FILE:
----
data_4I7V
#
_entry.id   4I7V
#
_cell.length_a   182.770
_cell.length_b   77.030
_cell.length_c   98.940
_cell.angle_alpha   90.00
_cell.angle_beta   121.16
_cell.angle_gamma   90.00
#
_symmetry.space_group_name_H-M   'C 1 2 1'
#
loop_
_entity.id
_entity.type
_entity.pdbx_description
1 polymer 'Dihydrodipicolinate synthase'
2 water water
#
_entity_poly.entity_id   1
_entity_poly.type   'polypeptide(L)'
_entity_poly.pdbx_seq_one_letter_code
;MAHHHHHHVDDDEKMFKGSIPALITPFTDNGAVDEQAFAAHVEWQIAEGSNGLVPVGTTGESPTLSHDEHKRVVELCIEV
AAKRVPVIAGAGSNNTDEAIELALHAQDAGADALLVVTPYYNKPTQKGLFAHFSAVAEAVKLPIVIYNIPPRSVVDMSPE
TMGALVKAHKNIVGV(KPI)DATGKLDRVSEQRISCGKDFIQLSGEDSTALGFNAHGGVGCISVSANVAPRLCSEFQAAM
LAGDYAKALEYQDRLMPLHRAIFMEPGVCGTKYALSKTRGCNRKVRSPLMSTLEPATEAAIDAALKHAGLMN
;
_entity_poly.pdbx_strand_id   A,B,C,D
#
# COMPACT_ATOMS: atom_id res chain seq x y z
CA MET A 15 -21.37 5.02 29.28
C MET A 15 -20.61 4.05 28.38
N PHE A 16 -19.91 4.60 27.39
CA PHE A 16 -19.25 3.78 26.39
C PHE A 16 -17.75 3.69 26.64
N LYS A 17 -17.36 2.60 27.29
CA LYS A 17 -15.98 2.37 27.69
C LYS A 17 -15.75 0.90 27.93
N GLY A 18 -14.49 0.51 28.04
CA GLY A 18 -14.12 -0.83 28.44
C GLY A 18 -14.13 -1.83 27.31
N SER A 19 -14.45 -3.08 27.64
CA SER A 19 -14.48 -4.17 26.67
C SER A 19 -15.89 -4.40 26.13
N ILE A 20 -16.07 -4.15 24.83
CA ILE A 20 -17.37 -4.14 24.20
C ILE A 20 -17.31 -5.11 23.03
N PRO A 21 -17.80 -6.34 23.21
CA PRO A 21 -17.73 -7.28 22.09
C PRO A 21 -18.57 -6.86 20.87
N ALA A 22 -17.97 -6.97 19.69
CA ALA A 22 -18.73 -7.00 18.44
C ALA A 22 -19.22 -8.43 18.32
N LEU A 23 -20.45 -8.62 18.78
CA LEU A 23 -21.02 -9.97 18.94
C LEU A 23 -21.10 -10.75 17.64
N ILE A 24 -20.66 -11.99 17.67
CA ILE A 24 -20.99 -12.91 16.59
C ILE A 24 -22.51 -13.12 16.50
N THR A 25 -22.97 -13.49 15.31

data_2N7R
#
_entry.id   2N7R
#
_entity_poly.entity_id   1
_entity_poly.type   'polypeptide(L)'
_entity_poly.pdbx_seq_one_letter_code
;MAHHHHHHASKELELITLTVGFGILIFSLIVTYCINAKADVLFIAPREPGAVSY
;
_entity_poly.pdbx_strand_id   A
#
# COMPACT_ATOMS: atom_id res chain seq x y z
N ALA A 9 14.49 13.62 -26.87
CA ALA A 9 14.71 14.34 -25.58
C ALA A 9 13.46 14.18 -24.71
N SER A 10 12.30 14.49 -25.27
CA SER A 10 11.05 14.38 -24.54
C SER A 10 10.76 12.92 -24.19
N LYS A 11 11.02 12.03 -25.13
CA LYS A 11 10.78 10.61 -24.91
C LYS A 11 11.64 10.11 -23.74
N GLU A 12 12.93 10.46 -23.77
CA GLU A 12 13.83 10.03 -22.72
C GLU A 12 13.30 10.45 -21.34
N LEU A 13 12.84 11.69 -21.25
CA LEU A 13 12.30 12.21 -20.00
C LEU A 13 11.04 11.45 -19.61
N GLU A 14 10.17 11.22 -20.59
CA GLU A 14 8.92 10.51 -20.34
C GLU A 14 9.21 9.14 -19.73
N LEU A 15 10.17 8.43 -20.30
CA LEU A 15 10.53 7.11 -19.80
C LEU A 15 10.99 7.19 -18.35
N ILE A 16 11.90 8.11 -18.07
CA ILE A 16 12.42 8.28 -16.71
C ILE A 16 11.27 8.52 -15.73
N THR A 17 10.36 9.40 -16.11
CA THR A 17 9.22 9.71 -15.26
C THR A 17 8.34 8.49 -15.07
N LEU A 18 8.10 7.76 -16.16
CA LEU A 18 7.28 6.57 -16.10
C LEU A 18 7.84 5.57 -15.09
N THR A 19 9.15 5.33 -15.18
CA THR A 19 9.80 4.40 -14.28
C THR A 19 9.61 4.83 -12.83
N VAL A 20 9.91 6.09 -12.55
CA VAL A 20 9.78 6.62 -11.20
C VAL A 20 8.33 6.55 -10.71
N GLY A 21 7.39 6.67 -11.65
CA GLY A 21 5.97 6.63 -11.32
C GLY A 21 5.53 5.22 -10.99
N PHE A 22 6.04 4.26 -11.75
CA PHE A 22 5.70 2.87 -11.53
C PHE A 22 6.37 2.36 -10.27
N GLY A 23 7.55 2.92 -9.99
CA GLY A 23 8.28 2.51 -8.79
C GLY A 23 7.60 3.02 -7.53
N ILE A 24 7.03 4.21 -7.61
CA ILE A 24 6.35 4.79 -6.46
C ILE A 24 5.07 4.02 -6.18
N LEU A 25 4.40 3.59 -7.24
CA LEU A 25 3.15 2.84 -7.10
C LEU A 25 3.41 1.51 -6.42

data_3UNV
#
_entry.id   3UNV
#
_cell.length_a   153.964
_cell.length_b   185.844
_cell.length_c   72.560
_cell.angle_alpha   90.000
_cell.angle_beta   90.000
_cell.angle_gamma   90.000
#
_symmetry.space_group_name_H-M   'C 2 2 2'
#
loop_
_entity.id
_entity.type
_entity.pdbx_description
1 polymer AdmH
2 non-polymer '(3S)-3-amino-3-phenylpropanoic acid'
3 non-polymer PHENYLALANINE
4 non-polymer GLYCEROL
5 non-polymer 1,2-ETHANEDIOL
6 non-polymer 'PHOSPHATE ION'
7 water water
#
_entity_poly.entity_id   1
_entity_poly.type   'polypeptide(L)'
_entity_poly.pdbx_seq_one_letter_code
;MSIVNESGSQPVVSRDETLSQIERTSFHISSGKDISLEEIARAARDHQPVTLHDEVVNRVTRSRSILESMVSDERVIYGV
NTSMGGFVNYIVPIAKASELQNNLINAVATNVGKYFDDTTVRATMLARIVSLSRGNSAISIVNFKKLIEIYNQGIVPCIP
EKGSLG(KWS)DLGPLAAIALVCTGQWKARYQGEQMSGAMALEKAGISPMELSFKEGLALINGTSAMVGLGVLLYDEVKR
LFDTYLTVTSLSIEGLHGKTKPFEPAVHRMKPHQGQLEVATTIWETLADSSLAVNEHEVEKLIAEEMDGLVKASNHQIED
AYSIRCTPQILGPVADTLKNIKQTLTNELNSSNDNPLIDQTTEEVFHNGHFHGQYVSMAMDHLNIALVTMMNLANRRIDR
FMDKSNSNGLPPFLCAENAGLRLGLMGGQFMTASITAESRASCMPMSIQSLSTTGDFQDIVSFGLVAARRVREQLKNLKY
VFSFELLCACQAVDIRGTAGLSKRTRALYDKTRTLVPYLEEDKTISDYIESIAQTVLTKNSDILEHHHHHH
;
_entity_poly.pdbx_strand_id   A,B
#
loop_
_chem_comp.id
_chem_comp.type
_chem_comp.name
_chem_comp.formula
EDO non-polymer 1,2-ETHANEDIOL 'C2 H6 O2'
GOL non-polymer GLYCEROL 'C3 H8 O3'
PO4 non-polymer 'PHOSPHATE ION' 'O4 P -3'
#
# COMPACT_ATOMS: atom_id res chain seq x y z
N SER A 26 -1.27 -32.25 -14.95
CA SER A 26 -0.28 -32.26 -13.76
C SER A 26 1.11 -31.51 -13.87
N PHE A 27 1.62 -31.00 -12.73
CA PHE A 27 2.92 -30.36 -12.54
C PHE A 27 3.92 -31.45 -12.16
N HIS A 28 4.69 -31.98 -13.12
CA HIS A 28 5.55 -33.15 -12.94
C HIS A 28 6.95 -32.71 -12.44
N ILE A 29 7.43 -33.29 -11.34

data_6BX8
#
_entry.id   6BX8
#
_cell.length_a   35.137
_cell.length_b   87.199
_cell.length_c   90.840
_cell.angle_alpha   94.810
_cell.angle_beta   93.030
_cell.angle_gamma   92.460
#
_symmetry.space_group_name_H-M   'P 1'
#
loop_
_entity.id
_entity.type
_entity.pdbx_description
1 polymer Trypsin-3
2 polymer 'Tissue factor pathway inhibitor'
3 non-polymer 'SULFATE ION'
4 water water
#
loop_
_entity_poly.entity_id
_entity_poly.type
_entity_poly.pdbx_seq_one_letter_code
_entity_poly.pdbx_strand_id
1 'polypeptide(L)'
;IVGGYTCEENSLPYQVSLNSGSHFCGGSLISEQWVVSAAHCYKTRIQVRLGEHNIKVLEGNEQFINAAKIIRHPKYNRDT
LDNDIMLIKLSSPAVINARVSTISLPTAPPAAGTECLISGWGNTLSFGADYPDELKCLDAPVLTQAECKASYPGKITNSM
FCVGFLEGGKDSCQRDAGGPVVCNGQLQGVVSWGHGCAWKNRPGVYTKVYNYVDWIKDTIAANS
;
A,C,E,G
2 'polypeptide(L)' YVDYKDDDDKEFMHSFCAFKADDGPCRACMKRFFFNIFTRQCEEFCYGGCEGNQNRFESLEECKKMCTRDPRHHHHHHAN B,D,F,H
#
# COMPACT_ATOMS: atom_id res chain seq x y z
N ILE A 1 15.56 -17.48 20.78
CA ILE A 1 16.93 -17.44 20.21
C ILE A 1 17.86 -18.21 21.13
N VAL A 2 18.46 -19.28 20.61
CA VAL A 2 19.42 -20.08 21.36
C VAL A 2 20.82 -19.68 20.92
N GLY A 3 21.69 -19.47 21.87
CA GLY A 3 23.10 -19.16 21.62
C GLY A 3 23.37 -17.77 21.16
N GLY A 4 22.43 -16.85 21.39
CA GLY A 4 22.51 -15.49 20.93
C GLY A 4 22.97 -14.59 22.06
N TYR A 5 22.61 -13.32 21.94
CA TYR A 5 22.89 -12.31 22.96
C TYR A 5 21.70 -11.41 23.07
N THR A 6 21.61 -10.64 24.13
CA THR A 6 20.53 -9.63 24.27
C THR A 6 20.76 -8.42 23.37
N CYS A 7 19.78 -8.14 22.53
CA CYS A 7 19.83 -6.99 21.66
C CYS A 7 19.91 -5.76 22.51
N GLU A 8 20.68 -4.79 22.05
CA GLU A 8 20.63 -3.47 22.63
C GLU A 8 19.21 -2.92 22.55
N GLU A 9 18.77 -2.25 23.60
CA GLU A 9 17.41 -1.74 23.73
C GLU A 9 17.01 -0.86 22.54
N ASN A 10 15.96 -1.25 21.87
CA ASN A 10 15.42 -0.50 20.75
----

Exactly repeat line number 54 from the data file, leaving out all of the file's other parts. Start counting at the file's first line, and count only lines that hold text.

C ALA A 22 -19.22 -8.43 18.32